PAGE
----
- Reducing Irish adolescents’ heavy drinking should reduce their rate of deliberate self-harm by at least 17%.
- Among men aged 40 years and older who had died by suicide, the majority (76.5%) had a history of alcohol abuse.
- In Northern Ireland, 70% of under-25s known to psychiatric services who later took their own lives had a drinking problem.
In the video below, Dr Bobby Smyth talks about current trends in alcohol consumption among young people in Ireland and the impact their drinking is having on their mental health. He gave the presentation at Alcohol Action Ireland’s conference “Facing ‘The Fear’: Alcohol and Mental Health in Ireland”.
Watch all the videos from the “Facing ‘The Fear’: Alcohol and Mental Health in Ireland” conference here.
The 2014 annual report of the National Self-Harm Registry found that alcohol was involved in 35% of all cases. Alcohol was significantly more often involved in male episodes of self-harm than female episodes (37% and 33%, respectively).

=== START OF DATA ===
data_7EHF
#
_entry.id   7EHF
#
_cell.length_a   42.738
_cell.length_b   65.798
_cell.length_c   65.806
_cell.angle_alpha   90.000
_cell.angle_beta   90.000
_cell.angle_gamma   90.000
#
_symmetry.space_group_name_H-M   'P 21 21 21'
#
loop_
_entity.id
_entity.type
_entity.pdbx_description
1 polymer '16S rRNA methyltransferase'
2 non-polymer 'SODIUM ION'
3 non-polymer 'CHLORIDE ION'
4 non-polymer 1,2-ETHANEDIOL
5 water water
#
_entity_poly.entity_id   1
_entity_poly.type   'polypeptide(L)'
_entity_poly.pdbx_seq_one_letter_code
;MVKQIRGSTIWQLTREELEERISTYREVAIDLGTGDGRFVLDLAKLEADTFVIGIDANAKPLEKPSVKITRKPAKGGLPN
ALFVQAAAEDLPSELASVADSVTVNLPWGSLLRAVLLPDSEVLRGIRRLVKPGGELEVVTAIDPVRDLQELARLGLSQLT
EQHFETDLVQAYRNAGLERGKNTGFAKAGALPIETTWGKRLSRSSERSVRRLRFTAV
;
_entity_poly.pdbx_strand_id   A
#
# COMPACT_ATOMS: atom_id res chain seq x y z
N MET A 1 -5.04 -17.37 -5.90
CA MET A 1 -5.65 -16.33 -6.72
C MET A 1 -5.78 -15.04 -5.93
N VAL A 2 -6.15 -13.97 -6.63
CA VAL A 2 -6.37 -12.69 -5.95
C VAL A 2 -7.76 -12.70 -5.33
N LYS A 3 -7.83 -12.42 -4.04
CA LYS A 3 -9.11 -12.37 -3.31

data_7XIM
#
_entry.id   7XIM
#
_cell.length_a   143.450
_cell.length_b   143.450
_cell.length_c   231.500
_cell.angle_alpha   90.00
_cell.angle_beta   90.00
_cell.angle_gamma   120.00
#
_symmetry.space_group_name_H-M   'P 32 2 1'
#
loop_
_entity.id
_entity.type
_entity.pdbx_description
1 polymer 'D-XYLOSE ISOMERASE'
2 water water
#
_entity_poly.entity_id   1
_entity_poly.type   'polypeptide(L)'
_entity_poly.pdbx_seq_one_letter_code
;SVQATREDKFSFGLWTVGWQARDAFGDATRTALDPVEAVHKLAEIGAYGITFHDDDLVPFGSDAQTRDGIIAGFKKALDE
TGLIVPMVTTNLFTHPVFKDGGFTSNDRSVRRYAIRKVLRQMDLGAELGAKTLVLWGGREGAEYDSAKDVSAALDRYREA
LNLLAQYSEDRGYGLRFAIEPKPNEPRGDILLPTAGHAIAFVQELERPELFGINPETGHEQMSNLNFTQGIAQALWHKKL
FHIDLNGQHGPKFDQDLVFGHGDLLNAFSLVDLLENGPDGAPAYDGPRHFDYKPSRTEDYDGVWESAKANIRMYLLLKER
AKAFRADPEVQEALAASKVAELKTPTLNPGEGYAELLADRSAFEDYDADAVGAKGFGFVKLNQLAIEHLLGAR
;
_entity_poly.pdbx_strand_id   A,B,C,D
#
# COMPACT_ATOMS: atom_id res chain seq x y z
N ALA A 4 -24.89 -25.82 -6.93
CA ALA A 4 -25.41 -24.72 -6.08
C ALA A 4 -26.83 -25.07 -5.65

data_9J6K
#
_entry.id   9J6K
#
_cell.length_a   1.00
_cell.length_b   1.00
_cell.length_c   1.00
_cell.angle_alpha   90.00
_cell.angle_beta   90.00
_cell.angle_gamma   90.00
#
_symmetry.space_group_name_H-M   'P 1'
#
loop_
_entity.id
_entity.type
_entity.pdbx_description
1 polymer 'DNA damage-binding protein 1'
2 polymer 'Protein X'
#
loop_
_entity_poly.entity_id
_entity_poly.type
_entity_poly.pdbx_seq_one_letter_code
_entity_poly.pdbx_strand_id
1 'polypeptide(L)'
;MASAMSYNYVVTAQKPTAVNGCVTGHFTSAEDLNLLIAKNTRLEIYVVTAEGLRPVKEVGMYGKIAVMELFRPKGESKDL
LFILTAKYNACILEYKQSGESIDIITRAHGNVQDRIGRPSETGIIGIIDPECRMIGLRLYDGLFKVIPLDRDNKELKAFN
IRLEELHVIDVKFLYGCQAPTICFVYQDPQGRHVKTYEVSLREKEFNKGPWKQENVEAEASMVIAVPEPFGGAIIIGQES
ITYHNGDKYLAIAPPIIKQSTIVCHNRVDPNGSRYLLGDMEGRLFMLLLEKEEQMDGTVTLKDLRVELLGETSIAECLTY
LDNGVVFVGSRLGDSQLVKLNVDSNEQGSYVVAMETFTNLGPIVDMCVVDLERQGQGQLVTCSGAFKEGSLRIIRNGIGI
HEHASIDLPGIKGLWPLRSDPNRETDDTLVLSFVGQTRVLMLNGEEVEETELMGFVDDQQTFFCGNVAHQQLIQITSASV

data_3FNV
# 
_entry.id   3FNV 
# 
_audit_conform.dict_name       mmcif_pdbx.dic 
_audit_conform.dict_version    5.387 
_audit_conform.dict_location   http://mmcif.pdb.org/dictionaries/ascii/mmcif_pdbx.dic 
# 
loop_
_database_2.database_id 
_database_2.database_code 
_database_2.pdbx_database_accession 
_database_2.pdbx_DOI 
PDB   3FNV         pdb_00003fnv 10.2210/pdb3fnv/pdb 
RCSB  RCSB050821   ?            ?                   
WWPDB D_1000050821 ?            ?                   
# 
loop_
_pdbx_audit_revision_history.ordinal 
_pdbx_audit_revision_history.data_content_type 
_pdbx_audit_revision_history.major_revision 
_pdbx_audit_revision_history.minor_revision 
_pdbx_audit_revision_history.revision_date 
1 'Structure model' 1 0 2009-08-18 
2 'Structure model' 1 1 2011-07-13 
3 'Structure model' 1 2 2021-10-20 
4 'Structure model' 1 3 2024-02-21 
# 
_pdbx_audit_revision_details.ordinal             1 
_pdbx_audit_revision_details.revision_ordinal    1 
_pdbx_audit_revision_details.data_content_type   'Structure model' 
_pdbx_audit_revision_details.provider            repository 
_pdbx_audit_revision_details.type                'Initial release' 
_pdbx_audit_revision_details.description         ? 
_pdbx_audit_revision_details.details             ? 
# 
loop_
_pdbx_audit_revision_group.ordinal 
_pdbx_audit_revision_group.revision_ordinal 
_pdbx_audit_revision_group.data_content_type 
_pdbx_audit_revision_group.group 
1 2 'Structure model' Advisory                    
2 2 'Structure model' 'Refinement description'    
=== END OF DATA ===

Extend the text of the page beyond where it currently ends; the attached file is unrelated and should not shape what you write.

In line with previous years, misuse or abuse of alcohol was one of the factors associated with the higher rate of self-harm presentations on Sundays, Mondays and public holidays, around the hours
The report said that the findings underline the need for continued efforts to:
- Enhance health service capacity at specific times and to increase awareness of the negative effects of alcohol misuse and abuse, such as increased depressive feelings and reduced self-control.